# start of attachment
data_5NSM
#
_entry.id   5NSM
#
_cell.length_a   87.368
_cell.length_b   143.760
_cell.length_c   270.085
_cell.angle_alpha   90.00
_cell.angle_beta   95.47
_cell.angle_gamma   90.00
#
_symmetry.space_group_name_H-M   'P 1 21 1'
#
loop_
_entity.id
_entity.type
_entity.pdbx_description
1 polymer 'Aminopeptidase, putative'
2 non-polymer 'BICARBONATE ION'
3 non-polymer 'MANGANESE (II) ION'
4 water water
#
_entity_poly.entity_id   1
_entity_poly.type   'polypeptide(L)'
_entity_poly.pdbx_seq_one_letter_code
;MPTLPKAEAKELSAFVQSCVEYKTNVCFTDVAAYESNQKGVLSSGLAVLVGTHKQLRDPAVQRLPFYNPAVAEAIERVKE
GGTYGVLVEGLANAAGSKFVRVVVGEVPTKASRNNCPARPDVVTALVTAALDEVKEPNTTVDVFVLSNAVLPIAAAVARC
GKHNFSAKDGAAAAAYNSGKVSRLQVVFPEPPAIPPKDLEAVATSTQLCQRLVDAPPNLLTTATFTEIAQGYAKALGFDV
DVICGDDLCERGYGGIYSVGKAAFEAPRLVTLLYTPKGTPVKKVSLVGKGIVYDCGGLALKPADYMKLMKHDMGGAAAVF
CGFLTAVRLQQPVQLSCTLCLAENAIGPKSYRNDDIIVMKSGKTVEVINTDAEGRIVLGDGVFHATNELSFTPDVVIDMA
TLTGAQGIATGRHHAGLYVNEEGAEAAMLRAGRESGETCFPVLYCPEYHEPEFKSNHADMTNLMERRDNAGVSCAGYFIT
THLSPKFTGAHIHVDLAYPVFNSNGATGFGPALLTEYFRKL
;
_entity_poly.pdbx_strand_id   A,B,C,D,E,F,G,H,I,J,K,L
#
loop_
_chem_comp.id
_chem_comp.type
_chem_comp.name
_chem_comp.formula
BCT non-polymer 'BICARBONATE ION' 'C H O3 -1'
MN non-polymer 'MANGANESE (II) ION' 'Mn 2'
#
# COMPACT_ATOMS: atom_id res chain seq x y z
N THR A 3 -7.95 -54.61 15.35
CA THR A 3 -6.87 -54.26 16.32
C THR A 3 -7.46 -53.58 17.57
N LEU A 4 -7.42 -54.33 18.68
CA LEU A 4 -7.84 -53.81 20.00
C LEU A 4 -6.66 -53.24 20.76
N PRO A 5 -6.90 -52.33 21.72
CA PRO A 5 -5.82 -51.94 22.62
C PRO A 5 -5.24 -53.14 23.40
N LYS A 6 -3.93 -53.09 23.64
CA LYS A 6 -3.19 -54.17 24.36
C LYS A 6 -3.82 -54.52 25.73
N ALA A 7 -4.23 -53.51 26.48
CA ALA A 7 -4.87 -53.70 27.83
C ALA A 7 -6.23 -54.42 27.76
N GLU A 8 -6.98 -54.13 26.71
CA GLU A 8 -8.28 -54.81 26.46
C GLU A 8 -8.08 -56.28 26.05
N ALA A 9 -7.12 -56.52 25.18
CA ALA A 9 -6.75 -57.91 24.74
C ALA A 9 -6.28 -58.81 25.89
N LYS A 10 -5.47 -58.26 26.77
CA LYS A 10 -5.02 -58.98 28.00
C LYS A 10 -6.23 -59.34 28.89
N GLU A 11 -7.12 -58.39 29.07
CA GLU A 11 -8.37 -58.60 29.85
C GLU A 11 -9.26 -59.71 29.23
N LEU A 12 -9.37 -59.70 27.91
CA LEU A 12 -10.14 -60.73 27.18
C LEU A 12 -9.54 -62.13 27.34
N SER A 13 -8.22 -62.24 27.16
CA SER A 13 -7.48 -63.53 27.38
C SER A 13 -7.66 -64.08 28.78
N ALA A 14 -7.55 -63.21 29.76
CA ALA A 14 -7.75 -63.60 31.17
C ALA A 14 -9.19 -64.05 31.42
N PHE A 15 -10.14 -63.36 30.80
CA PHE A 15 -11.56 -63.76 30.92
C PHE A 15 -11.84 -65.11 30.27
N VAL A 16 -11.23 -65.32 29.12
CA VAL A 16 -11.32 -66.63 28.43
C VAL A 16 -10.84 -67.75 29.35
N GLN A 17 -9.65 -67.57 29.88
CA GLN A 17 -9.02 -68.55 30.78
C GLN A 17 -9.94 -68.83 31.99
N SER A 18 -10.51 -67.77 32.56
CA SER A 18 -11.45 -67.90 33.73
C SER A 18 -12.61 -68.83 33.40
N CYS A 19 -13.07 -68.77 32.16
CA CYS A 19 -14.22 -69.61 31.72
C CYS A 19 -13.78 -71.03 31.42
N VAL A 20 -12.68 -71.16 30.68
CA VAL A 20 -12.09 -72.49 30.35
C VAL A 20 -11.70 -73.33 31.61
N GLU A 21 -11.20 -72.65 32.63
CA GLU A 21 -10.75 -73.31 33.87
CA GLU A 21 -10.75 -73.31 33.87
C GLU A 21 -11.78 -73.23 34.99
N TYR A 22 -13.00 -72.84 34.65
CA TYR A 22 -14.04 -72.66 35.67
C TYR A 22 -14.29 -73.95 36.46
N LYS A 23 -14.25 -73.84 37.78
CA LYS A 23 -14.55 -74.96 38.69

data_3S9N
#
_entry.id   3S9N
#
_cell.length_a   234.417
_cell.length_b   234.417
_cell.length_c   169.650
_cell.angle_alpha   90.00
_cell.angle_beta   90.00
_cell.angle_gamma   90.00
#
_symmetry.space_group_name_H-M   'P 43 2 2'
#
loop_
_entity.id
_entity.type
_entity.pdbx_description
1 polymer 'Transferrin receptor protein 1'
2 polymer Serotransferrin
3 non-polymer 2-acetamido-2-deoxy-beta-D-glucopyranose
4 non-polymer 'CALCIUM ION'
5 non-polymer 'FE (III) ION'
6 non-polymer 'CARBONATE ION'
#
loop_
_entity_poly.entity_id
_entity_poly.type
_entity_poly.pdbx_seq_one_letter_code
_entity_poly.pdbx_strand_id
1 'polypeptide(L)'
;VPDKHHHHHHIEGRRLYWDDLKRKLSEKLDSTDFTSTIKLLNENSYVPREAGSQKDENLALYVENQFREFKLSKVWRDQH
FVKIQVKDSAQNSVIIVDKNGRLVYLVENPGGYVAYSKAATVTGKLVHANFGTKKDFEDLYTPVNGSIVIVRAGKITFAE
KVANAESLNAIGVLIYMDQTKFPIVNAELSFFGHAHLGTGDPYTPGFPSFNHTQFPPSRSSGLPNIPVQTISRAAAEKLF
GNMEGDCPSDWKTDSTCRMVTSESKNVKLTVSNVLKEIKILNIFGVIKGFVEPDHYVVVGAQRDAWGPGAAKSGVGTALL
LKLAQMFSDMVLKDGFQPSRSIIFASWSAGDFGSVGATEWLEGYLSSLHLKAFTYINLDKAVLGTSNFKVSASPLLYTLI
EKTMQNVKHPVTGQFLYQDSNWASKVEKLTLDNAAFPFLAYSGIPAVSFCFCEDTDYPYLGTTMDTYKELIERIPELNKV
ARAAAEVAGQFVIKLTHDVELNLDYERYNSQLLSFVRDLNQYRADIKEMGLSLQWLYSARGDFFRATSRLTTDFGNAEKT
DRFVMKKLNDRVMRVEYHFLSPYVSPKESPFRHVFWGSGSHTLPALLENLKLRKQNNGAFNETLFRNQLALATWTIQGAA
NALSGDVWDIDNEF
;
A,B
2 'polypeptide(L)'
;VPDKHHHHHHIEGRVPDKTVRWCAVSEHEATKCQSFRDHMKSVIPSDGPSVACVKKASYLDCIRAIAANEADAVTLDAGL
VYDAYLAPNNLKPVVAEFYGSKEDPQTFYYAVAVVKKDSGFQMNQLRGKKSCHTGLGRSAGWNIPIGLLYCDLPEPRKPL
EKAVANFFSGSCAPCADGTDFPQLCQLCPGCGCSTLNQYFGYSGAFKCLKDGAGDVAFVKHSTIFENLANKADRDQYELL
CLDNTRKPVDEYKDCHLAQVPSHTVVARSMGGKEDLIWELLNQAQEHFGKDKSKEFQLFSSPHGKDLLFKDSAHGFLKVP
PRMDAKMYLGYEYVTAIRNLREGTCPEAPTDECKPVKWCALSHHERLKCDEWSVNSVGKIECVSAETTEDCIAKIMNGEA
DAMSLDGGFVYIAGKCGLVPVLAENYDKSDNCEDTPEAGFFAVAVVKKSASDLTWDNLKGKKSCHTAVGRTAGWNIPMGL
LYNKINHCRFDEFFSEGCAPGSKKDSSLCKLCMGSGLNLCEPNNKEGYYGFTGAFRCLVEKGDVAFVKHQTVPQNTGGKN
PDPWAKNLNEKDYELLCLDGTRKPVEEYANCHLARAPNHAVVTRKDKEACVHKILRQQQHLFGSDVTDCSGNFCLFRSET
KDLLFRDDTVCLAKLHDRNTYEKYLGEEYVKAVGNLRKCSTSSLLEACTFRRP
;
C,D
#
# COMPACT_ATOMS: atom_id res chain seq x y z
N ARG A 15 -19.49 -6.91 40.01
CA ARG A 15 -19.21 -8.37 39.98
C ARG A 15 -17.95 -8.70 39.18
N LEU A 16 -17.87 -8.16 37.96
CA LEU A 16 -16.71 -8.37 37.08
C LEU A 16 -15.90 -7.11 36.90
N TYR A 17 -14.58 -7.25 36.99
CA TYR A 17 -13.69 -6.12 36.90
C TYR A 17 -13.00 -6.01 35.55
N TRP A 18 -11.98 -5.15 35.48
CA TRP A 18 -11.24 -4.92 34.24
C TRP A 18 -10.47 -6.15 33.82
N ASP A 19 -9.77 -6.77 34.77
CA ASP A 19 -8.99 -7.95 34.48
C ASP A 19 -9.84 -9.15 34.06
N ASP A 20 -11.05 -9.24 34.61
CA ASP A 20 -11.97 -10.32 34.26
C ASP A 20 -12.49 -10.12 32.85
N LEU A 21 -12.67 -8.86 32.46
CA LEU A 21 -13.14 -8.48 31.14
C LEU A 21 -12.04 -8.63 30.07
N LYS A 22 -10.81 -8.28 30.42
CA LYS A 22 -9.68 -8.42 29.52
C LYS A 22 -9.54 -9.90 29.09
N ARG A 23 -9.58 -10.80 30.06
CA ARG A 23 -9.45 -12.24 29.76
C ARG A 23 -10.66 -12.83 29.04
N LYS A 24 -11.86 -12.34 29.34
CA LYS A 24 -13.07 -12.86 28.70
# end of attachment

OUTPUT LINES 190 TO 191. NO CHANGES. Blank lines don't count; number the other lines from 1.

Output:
N LYS A 24 -11.86 -12.34 29.34
CA LYS A 24 -13.07 -12.86 28.70